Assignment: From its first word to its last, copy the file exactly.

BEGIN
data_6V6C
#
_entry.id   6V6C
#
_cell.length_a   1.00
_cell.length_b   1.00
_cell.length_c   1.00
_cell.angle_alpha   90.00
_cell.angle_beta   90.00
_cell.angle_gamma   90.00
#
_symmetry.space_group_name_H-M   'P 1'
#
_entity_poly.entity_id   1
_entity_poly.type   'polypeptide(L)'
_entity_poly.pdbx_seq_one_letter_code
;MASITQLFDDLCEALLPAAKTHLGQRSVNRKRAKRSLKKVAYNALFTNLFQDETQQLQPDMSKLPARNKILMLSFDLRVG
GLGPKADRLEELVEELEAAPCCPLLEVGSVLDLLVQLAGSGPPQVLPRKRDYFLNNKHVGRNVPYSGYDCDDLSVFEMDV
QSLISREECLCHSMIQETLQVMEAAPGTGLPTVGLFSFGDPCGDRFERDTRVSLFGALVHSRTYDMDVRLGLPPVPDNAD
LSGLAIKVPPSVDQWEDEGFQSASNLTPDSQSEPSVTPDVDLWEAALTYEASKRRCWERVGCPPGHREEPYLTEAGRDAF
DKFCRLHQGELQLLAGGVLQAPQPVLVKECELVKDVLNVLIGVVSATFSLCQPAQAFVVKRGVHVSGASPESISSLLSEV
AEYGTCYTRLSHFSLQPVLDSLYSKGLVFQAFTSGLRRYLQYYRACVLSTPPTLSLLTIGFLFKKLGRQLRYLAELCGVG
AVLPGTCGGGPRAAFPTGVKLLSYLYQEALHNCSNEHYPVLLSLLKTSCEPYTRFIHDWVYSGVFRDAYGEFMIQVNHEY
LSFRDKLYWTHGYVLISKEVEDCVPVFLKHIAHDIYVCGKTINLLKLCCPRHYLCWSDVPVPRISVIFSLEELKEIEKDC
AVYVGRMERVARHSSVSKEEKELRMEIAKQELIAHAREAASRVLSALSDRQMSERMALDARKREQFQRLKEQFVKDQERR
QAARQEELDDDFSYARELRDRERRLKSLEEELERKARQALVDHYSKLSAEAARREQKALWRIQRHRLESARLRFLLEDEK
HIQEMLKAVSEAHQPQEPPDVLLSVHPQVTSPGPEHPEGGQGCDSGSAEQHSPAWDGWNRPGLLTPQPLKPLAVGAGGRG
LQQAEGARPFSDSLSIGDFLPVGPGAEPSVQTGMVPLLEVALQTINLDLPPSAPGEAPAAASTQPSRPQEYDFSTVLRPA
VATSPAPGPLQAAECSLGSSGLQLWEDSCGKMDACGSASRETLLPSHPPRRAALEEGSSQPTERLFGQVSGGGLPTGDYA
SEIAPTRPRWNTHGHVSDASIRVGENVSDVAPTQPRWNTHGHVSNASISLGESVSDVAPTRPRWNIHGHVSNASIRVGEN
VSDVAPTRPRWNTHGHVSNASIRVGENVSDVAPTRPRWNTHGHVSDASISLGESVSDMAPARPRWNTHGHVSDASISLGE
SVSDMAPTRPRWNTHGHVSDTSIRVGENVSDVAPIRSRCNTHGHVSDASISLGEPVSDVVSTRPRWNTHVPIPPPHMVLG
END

data_6V6C
#
_entry.id   6V6C
#
_cell.length_a   1.00
_cell.length_b   1.00
_cell.length_c   1.00
_cell.angle_alpha   90.00
_cell.angle_beta   90.00
_cell.angle_gamma   90.00
#
_symmetry.space_group_name_H-M   'P 1'
#
_entity_poly.entity_id   1
_entity_poly.type   'polypeptide(L)'
_entity_poly.pdbx_seq_one_letter_code
;MASITQLFDDLCEALLPAAKTHLGQRSVNRKRAKRSLKKVAYNALFTNLFQDETQQLQPDMSKLPARNKILMLSFDLRVG
GLGPKADRLEELVEELEAAPCCPLLEVGSVLDLLVQLAGSGPPQVLPRKRDYFLNNKHVGRNVPYSGYDCDDLSVFEMDV
QSLISREECLCHSMIQETLQVMEAAPGTGLPTVGLFSFGDPCGDRFERDTRVSLFGALVHSRTYDMDVRLGLPPVPDNAD
LSGLAIKVPPSVDQWEDEGFQSASNLTPDSQSEPSVTPDVDLWEAALTYEASKRRCWERVGCPPGHREEPYLTEAGRDAF
DKFCRLHQGELQLLAGGVLQAPQPVLVKECELVKDVLNVLIGVVSATFSLCQPAQAFVVKRGVHVSGASPESISSLLSEV
AEYGTCYTRLSHFSLQPVLDSLYSKGLVFQAFTSGLRRYLQYYRACVLSTPPTLSLLTIGFLFKKLGRQLRYLAELCGVG
AVLPGTCGGGPRAAFPTGVKLLSYLYQEALHNCSNEHYPVLLSLLKTSCEPYTRFIHDWVYSGVFRDAYGEFMIQVNHEY
LSFRDKLYWTHGYVLISKEVEDCVPVFLKHIAHDIYVCGKTINLLKLCCPRHYLCWSDVPVPRISVIFSLEELKEIEKDC
AVYVGRMERVARHSSVSKEEKELRMEIAKQELIAHAREAASRVLSALSDRQMSERMALDARKREQFQRLKEQFVKDQERR
QAARQEELDDDFSYARELRDRERRLKSLEEELERKARQALVDHYSKLSAEAARREQKALWRIQRHRLESARLRFLLEDEK
HIQEMLKAVSEAHQPQEPPDVLLSVHPQVTSPGPEHPEGGQGCDSGSAEQHSPAWDGWNRPGLLTPQPLKPLAVGAGGRG
LQQAEGARPFSDSLSIGDFLPVGPGAEPSVQTGMVPLLEVALQTINLDLPPSAPGEAPAAASTQPSRPQEYDFSTVLRPA
VATSPAPGPLQAAECSLGSSGLQLWEDSCGKMDACGSASRETLLPSHPPRRAALEEGSSQPTERLFGQVSGGGLPTGDYA
SEIAPTRPRWNTHGHVSDASIRVGENVSDVAPTQPRWNTHGHVSNASISLGESVSDVAPTRPRWNIHGHVSNASIRVGEN
VSDVAPTRPRWNTHGHVSNASIRVGENVSDVAPTRPRWNTHGHVSDASISLGESVSDMAPARPRWNTHGHVSDASISLGE
SVSDMAPTRPRWNTHGHVSDTSIRVGENVSDVAPIRSRCNTHGHVSDASISLGEPVSDVVSTRPRWNTHVPIPPPHMVLG